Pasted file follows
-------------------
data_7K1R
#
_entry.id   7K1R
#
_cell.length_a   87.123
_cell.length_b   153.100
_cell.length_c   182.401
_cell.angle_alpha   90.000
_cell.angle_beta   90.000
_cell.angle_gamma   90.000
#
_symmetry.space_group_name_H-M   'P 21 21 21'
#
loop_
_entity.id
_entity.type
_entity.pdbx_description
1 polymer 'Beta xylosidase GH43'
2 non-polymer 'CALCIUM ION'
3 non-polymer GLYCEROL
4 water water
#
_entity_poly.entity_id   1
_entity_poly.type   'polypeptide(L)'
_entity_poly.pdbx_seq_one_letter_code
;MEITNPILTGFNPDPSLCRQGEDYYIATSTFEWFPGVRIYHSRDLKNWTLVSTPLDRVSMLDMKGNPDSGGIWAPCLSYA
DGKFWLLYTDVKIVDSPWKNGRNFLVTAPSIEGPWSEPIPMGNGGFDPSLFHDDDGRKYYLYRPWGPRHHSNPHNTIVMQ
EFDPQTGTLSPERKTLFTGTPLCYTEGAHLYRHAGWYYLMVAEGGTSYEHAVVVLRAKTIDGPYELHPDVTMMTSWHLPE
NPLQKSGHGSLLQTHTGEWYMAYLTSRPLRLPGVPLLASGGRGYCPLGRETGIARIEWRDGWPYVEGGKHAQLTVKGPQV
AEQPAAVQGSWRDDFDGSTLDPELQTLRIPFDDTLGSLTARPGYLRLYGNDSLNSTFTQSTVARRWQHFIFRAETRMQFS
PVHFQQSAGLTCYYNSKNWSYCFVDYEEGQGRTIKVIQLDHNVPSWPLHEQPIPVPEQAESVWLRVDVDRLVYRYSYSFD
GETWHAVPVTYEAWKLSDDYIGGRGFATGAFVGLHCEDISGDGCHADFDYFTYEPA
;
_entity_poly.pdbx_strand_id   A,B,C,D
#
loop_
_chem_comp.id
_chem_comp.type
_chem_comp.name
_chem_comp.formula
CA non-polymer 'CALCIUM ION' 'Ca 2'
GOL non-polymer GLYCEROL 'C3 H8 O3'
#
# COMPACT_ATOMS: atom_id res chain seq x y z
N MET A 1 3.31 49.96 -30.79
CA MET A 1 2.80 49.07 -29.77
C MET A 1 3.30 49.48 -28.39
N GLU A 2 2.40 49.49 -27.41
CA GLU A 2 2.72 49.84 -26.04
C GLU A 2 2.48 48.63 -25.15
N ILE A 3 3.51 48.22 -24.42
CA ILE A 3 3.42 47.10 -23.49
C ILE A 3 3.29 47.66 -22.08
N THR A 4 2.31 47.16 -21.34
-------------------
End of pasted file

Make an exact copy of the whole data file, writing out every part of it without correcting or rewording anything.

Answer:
data_7K1R
#
_entry.id   7K1R
#
_cell.length_a   87.123
_cell.length_b   153.100
_cell.length_c   182.401
_cell.angle_alpha   90.000
_cell.angle_beta   90.000
_cell.angle_gamma   90.000
#
_symmetry.space_group_name_H-M   'P 21 21 21'
#
loop_
_entity.id
_entity.type
_entity.pdbx_description
1 polymer 'Beta xylosidase GH43'
2 non-polymer 'CALCIUM ION'
3 non-polymer GLYCEROL
4 water water
#
_entity_poly.entity_id   1
_entity_poly.type   'polypeptide(L)'
_entity_poly.pdbx_seq_one_letter_code
;MEITNPILTGFNPDPSLCRQGEDYYIATSTFEWFPGVRIYHSRDLKNWTLVSTPLDRVSMLDMKGNPDSGGIWAPCLSYA
DGKFWLLYTDVKIVDSPWKNGRNFLVTAPSIEGPWSEPIPMGNGGFDPSLFHDDDGRKYYLYRPWGPRHHSNPHNTIVMQ
EFDPQTGTLSPERKTLFTGTPLCYTEGAHLYRHAGWYYLMVAEGGTSYEHAVVVLRAKTIDGPYELHPDVTMMTSWHLPE
NPLQKSGHGSLLQTHTGEWYMAYLTSRPLRLPGVPLLASGGRGYCPLGRETGIARIEWRDGWPYVEGGKHAQLTVKGPQV
AEQPAAVQGSWRDDFDGSTLDPELQTLRIPFDDTLGSLTARPGYLRLYGNDSLNSTFTQSTVARRWQHFIFRAETRMQFS
PVHFQQSAGLTCYYNSKNWSYCFVDYEEGQGRTIKVIQLDHNVPSWPLHEQPIPVPEQAESVWLRVDVDRLVYRYSYSFD
GETWHAVPVTYEAWKLSDDYIGGRGFATGAFVGLHCEDISGDGCHADFDYFTYEPA
;
_entity_poly.pdbx_strand_id   A,B,C,D
#
loop_
_chem_comp.id
_chem_comp.type
_chem_comp.name
_chem_comp.formula
CA non-polymer 'CALCIUM ION' 'Ca 2'
GOL non-polymer GLYCEROL 'C3 H8 O3'
#
# COMPACT_ATOMS: atom_id res chain seq x y z
N MET A 1 3.31 49.96 -30.79
CA MET A 1 2.80 49.07 -29.77
C MET A 1 3.30 49.48 -28.39
N GLU A 2 2.40 49.49 -27.41
CA GLU A 2 2.72 49.84 -26.04
C GLU A 2 2.48 48.63 -25.15
N ILE A 3 3.51 48.22 -24.42
CA ILE A 3 3.42 47.10 -23.49
C ILE A 3 3.29 47.66 -22.08
N THR A 4 2.31 47.16 -21.34